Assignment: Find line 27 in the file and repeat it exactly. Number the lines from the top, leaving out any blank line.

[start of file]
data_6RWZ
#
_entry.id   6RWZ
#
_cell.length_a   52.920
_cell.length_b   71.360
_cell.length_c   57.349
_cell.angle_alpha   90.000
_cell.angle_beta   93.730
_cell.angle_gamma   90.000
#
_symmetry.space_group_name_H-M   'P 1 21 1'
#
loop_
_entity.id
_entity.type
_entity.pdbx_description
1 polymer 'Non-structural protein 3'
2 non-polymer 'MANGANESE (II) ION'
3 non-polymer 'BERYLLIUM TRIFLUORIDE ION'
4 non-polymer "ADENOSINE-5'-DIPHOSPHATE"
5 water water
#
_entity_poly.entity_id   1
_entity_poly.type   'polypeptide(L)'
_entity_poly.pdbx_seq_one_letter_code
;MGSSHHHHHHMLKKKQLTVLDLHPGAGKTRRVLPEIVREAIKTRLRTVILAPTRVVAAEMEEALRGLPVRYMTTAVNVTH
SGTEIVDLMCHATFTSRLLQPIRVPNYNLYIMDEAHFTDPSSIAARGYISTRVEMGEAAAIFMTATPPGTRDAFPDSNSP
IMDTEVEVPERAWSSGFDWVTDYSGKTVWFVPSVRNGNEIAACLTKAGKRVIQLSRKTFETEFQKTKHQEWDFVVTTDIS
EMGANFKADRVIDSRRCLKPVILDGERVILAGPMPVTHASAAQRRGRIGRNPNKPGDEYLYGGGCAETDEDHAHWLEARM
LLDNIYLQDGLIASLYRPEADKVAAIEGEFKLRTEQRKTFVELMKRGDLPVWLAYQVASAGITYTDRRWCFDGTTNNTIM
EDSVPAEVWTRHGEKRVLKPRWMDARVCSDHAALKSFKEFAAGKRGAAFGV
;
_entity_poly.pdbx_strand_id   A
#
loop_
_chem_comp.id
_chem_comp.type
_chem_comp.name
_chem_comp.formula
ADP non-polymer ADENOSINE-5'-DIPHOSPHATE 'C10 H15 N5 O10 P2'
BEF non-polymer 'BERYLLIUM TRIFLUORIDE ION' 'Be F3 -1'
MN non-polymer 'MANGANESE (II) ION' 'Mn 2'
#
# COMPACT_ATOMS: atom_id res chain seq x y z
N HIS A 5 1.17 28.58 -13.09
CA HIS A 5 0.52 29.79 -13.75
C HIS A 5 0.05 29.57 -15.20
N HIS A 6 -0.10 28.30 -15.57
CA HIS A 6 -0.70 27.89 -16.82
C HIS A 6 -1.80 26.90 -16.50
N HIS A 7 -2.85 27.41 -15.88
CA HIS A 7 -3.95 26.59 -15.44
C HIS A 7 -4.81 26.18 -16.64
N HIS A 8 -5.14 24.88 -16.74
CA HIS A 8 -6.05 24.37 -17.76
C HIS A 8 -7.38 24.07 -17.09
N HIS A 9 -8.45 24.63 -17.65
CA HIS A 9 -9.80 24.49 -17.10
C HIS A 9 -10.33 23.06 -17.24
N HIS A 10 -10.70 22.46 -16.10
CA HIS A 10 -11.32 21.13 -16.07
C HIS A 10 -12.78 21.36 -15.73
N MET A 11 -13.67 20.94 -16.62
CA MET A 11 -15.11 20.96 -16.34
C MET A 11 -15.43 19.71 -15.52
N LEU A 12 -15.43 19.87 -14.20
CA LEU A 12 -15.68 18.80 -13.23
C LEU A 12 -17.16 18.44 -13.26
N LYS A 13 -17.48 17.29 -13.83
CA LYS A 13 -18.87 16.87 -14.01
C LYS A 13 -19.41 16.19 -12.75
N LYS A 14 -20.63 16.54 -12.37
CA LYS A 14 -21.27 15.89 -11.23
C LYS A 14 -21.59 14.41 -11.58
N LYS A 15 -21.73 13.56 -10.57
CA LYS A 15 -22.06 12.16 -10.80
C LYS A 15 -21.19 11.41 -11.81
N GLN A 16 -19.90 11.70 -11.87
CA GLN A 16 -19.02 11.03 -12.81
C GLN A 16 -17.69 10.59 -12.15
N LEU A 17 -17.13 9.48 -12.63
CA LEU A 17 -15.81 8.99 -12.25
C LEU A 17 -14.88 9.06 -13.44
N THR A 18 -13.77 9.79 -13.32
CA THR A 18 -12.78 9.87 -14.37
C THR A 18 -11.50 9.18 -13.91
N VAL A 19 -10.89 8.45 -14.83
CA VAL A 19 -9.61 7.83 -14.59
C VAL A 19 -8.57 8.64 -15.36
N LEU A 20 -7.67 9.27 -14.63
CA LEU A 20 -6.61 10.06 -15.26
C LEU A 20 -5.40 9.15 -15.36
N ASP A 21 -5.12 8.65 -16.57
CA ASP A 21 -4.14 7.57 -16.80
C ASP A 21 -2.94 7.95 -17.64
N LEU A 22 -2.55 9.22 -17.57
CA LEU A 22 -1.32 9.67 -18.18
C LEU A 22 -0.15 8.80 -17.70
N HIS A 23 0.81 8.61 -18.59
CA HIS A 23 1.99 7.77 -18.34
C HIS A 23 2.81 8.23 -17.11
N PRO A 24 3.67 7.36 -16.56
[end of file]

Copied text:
;MGSSHHHHHHMLKKKQLTVLDLHPGAGKTRRVLPEIVREAIKTRLRTVILAPTRVVAAEMEEALRGLPVRYMTTAVNVTH